I've been mulling over possible introductions for this review for a while now, but I think the best way to do it is start with the obvious conclusion: This is the year’s best record thus far.
the heat tape is fronted by Brett Hunter, the familiar voice of pop-punk darlings the Copyrights and Dear Landlord. Joining him is Ben Bleyer (Conniption Fitts) and Brooks Davey of the Southern Illinois Invasive Species Strike Team (that’s a thing, not a band—thanks, Google).
Essentially a song-a-day project that morphed into a band, the heat tape has all the trappings of poppy garage punk done right. Raccoon Valley Recordings was written and recorded in Brett’s trailer in Makanda, Ill., a detail that seems to radiate from each track. What separates the heat tape from the smattering of crappy garage overflowing in the U.S. and Europe is that Hunter’s previous pop-punk endeavors have laid the musical foundation to distinguish it from the majority, sharing only the lo-fi sensibilities and DIY recording aesthetics. the heat tape is certainly not the first band to accomplish this (the Marked Men, High Tension Wires and Scared of Chaka have all succeeded in similar ways), but it’s still nice to hear garage punk that skips the slop and showcases a more mature sense of melody and musicianship.
In lieu of lyrics, the digipak includes brief annotations explaining such insights as that, though “Oh Camilla” sounds like a smitten serenade to a certain female human, the song is, in fact, about a chicken. There’s a good deal of self-deprecation (“21st Century Turd”, “Feel No Good”, “Crackin’ Up”) but there’s a sense of sincerity that emits from each song, making every painful concession seem genuine. The mid-tempo “4-Track Mind” could be the anthem of the album, as Hunter earnestly makes metaphor of his current condition: “The only thing left of my youth is the hiss in my four-track mind.”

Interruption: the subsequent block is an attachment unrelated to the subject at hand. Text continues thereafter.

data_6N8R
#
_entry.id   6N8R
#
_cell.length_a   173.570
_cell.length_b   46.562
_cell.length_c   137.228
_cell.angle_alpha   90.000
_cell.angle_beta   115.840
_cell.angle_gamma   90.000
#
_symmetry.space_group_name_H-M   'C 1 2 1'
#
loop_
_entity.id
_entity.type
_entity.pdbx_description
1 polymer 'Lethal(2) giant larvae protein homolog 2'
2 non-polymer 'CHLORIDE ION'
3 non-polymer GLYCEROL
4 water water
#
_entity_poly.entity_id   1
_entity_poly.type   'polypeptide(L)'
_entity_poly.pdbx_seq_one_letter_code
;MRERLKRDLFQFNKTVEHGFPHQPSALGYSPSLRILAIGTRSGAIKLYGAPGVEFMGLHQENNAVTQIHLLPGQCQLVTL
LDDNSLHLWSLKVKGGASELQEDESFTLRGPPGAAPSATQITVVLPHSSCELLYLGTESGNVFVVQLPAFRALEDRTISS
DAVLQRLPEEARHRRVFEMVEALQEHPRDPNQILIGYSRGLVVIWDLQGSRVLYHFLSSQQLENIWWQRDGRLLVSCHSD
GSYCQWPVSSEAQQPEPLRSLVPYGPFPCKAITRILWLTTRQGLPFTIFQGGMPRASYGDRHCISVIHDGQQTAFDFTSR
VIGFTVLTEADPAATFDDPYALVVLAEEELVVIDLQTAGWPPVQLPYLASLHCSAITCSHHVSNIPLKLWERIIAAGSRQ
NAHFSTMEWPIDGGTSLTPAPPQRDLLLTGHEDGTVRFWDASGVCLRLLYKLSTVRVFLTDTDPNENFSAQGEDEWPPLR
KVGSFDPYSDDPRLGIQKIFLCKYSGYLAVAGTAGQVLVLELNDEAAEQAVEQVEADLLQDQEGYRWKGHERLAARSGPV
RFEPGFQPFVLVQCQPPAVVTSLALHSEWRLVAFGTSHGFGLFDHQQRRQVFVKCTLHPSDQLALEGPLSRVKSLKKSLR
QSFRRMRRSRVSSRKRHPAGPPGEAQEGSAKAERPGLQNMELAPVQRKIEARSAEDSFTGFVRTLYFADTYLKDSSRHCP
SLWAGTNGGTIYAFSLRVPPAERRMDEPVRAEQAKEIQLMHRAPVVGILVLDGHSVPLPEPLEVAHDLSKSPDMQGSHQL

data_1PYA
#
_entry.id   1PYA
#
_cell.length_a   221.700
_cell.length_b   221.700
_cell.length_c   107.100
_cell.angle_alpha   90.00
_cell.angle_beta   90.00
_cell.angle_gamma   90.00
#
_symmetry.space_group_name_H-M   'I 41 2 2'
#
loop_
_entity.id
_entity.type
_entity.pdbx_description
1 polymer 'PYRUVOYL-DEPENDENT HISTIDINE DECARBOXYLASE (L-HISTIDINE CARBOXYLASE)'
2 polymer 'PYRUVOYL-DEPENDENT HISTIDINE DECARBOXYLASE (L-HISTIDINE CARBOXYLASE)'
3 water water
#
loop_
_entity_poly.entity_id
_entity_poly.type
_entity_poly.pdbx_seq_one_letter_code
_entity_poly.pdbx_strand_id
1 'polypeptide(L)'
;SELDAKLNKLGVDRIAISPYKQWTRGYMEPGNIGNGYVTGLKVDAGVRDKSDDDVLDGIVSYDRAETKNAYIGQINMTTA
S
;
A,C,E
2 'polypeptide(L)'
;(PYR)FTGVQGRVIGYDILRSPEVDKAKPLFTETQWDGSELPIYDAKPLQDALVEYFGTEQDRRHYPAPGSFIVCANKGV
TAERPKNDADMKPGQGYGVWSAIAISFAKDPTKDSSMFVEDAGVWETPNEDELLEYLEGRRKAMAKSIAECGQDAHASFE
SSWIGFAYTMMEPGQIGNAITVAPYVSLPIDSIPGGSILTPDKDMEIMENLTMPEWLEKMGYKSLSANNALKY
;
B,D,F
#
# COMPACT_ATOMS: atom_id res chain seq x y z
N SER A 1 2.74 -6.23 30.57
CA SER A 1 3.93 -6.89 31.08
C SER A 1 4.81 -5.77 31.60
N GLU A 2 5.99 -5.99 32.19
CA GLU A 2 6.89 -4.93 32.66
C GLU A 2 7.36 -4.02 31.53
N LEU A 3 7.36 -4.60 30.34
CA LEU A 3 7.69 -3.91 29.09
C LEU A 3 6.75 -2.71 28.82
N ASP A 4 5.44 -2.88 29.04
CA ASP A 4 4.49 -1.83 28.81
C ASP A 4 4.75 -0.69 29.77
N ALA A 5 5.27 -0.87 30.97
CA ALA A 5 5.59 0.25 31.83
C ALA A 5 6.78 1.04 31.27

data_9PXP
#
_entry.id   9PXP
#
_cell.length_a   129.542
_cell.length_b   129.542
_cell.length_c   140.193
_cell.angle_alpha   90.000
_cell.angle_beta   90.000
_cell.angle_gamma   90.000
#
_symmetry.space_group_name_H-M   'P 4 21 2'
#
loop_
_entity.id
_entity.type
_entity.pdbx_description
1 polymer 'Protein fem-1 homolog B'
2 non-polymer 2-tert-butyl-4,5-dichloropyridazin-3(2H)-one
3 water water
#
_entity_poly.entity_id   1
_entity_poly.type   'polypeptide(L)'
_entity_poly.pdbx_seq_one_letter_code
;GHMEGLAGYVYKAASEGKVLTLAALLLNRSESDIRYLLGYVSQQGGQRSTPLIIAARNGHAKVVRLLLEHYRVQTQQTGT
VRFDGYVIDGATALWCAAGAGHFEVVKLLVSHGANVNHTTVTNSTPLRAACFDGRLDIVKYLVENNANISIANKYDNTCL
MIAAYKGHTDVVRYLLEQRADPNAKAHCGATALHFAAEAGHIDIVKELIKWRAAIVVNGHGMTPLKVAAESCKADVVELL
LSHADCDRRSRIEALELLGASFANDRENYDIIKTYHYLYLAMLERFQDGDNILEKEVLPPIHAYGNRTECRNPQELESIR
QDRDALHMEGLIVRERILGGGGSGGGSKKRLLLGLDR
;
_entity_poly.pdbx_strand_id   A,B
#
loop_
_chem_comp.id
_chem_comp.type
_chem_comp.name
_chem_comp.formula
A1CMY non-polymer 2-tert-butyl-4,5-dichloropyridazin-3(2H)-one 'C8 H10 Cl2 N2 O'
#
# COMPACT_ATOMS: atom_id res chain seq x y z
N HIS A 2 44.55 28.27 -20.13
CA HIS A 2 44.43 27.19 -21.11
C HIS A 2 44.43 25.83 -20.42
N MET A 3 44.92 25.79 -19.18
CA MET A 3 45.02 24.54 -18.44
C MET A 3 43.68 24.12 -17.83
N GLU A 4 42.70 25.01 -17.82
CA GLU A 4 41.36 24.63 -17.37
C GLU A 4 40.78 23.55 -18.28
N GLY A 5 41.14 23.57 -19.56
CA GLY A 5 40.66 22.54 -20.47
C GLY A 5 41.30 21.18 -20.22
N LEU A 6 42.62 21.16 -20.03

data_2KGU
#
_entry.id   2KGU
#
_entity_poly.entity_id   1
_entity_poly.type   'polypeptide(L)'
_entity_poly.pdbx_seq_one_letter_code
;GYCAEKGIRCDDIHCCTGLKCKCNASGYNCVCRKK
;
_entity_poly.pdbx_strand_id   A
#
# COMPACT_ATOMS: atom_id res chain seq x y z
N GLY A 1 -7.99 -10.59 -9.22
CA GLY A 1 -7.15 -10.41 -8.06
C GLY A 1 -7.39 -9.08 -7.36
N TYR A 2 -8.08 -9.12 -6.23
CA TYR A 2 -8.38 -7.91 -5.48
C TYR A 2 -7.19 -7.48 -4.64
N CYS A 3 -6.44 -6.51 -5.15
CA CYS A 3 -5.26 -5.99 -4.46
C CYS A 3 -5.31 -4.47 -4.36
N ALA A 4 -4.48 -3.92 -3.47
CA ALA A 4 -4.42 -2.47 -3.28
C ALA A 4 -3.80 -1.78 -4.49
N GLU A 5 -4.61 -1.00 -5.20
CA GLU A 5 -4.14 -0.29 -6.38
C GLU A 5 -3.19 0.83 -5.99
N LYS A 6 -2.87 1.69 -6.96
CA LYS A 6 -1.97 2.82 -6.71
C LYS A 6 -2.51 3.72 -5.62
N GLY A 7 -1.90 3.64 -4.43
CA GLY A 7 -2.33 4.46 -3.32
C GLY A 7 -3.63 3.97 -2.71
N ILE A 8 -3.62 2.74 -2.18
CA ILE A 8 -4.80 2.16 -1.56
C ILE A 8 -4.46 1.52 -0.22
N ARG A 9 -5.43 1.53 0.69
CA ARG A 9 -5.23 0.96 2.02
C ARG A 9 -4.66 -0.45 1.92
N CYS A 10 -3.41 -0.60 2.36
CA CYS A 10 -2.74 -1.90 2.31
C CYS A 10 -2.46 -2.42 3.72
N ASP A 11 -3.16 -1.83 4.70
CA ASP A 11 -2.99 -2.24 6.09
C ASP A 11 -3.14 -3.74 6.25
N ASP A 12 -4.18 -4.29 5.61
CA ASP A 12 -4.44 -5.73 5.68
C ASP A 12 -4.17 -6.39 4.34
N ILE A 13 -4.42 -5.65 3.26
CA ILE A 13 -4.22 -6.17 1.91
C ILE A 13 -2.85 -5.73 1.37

While “Idle Hands” is undoubtedly the catchiest song of the album (and a phenomenal closer), the best song has to be “Quotes from an Unopened Letter”. As explained in the notations, the lyrics are composed of words taken directly from an unopened letter from the White County jail Hunter found in his trailer when he bought it. The heart-wrenching storytelling is compounded by the reality of the circumstances, as Hunter takes the first-person role of the anonymous author: “Grandma was the only person there for me / She testified on my behalf / It hurted me to see her cry on the stand / Right now I feel broken / I guess I just didn't try hard enough... Sometimes I wish that I was dead / I can’t believe I’ll never see Shelly again / The more I try, the worser I get / I guess I just didn't try hard enough.”
There’s a realness inherent in this record that’s lost on so much of the music that comes out today. It’s not necessarily the lo-fi aesthetics or the fact it was recorded in a trailer, but is probably more of a reflection thereof. It’s the life of an unemployed 30-year-old in rural southern Illinois put to tape...err, heat tape. The result is the best garage punk record this side of Texas since...well, maybe ever.